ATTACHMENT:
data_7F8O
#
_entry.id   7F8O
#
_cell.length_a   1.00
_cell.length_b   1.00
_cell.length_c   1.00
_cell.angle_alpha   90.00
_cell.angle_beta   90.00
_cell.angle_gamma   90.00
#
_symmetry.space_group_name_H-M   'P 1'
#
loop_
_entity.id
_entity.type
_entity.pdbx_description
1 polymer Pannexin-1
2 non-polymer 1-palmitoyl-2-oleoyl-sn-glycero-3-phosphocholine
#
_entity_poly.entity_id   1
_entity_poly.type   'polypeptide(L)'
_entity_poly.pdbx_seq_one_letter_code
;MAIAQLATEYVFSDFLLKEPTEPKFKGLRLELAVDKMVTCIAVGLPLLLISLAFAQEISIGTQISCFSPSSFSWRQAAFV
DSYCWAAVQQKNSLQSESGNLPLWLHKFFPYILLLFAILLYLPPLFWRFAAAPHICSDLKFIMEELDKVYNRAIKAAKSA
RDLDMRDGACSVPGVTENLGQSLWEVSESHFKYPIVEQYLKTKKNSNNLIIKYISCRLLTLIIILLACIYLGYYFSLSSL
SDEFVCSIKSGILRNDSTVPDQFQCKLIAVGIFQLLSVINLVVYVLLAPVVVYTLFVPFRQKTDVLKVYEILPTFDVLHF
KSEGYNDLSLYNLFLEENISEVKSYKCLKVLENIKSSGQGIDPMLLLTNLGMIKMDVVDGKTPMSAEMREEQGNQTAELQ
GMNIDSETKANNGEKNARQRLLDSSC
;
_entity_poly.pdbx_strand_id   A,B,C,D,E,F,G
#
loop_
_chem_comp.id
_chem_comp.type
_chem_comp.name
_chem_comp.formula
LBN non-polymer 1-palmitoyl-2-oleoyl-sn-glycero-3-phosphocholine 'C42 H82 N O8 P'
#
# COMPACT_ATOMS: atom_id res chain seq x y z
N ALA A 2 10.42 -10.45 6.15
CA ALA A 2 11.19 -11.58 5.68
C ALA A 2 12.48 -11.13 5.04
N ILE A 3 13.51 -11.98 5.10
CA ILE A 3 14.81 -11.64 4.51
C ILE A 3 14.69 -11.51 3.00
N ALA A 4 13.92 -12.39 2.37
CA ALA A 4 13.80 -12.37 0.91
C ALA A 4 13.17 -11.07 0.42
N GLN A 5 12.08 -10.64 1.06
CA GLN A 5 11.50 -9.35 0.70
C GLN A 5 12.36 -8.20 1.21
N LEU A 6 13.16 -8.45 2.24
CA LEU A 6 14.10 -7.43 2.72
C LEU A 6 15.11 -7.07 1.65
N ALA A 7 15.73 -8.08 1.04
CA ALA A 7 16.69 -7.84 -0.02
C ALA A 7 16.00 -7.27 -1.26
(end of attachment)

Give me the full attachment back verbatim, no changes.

data_7F8O
#
_entry.id   7F8O
#
_cell.length_a   1.00
_cell.length_b   1.00
_cell.length_c   1.00
_cell.angle_alpha   90.00
_cell.angle_beta   90.00
_cell.angle_gamma   90.00
#
_symmetry.space_group_name_H-M   'P 1'
#
loop_
_entity.id
_entity.type
_entity.pdbx_description
1 polymer Pannexin-1
2 non-polymer 1-palmitoyl-2-oleoyl-sn-glycero-3-phosphocholine
#
_entity_poly.entity_id   1
_entity_poly.type   'polypeptide(L)'
_entity_poly.pdbx_seq_one_letter_code
;MAIAQLATEYVFSDFLLKEPTEPKFKGLRLELAVDKMVTCIAVGLPLLLISLAFAQEISIGTQISCFSPSSFSWRQAAFV
DSYCWAAVQQKNSLQSESGNLPLWLHKFFPYILLLFAILLYLPPLFWRFAAAPHICSDLKFIMEELDKVYNRAIKAAKSA
RDLDMRDGACSVPGVTENLGQSLWEVSESHFKYPIVEQYLKTKKNSNNLIIKYISCRLLTLIIILLACIYLGYYFSLSSL
SDEFVCSIKSGILRNDSTVPDQFQCKLIAVGIFQLLSVINLVVYVLLAPVVVYTLFVPFRQKTDVLKVYEILPTFDVLHF
KSEGYNDLSLYNLFLEENISEVKSYKCLKVLENIKSSGQGIDPMLLLTNLGMIKMDVVDGKTPMSAEMREEQGNQTAELQ
GMNIDSETKANNGEKNARQRLLDSSC
;
_entity_poly.pdbx_strand_id   A,B,C,D,E,F,G
#
loop_
_chem_comp.id
_chem_comp.type
_chem_comp.name
_chem_comp.formula
LBN non-polymer 1-palmitoyl-2-oleoyl-sn-glycero-3-phosphocholine 'C42 H82 N O8 P'
#
# COMPACT_ATOMS: atom_id res chain seq x y z
N ALA A 2 10.42 -10.45 6.15
CA ALA A 2 11.19 -11.58 5.68
C ALA A 2 12.48 -11.13 5.04
N ILE A 3 13.51 -11.98 5.10
CA ILE A 3 14.81 -11.64 4.51
C ILE A 3 14.69 -11.51 3.00
N ALA A 4 13.92 -12.39 2.37
CA ALA A 4 13.80 -12.37 0.91
C ALA A 4 13.17 -11.07 0.42
N GLN A 5 12.08 -10.64 1.06
CA GLN A 5 11.50 -9.35 0.70
C GLN A 5 12.36 -8.20 1.21
N LEU A 6 13.16 -8.45 2.24
CA LEU A 6 14.10 -7.43 2.72
C LEU A 6 15.11 -7.07 1.65
N ALA A 7 15.73 -8.08 1.04
CA ALA A 7 16.69 -7.84 -0.02
C ALA A 7 16.00 -7.27 -1.26